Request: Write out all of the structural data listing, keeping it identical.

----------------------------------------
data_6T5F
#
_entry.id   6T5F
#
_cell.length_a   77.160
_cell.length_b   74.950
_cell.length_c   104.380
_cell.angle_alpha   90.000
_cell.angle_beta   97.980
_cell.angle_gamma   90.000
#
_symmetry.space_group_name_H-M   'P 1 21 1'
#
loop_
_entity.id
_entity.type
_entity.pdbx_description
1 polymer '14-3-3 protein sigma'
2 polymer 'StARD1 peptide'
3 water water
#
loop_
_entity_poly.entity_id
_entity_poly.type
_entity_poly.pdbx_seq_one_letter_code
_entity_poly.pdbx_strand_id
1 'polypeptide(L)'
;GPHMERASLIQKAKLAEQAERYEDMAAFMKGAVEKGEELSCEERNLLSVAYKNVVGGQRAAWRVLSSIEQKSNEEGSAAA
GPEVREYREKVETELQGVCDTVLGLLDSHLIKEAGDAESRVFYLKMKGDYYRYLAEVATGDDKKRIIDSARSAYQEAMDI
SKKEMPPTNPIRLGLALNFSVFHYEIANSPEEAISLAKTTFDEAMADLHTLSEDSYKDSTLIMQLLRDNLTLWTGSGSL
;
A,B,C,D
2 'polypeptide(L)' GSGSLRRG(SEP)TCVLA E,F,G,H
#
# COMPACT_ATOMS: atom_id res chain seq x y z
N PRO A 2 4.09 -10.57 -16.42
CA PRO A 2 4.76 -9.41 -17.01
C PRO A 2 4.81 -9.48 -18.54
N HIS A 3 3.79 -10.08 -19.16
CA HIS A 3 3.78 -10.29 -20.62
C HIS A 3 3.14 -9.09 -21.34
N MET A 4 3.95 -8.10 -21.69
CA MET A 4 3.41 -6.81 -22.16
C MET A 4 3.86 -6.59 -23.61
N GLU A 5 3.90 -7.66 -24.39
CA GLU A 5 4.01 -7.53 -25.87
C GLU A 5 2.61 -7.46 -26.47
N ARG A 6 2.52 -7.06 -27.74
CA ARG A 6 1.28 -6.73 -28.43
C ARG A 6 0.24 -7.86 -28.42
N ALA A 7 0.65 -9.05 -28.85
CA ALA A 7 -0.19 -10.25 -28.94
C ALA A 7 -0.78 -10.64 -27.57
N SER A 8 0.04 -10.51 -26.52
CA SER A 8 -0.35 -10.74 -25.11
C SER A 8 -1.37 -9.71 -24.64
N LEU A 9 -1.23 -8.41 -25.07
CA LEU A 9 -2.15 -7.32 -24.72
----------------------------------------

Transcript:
data_6T5F
#
_entry.id   6T5F
#
_cell.length_a   77.160
_cell.length_b   74.950
_cell.length_c   104.380
_cell.angle_alpha   90.000
_cell.angle_beta   97.980
_cell.angle_gamma   90.000
#
_symmetry.space_group_name_H-M   'P 1 21 1'
#
loop_
_entity.id
_entity.type
_entity.pdbx_description
1 polymer '14-3-3 protein sigma'
2 polymer 'StARD1 peptide'
3 water water
#
loop_
_entity_poly.entity_id
_entity_poly.type
_entity_poly.pdbx_seq_one_letter_code
_entity_poly.pdbx_strand_id
1 'polypeptide(L)'
;GPHMERASLIQKAKLAEQAERYEDMAAFMKGAVEKGEELSCEERNLLSVAYKNVVGGQRAAWRVLSSIEQKSNEEGSAAA
GPEVREYREKVETELQGVCDTVLGLLDSHLIKEAGDAESRVFYLKMKGDYYRYLAEVATGDDKKRIIDSARSAYQEAMDI
SKKEMPPTNPIRLGLALNFSVFHYEIANSPEEAISLAKTTFDEAMADLHTLSEDSYKDSTLIMQLLRDNLTLWTGSGSL
;
A,B,C,D
2 'polypeptide(L)' GSGSLRRG(SEP)TCVLA E,F,G,H
#
# COMPACT_ATOMS: atom_id res chain seq x y z
N PRO A 2 4.09 -10.57 -16.42
CA PRO A 2 4.76 -9.41 -17.01
C PRO A 2 4.81 -9.48 -18.54
N HIS A 3 3.79 -10.08 -19.16
CA HIS A 3 3.78 -10.29 -20.62
C HIS A 3 3.14 -9.09 -21.34
N MET A 4 3.95 -8.10 -21.69
CA MET A 4 3.41 -6.81 -22.16
C MET A 4 3.86 -6.59 -23.61
N GLU A 5 3.90 -7.66 -24.39
CA GLU A 5 4.01 -7.53 -25.87
C GLU A 5 2.61 -7.46 -26.47
N ARG A 6 2.52 -7.06 -27.74
CA ARG A 6 1.28 -6.73 -28.43
C ARG A 6 0.24 -7.86 -28.42
N ALA A 7 0.65 -9.05 -28.85
CA ALA A 7 -0.19 -10.25 -28.94
C ALA A 7 -0.78 -10.64 -27.57
N SER A 8 0.04 -10.51 -26.52
CA SER A 8 -0.35 -10.74 -25.11
C SER A 8 -1.37 -9.71 -24.64
N LEU A 9 -1.23 -8.41 -25.07
CA LEU A 9 -2.15 -7.32 -24.72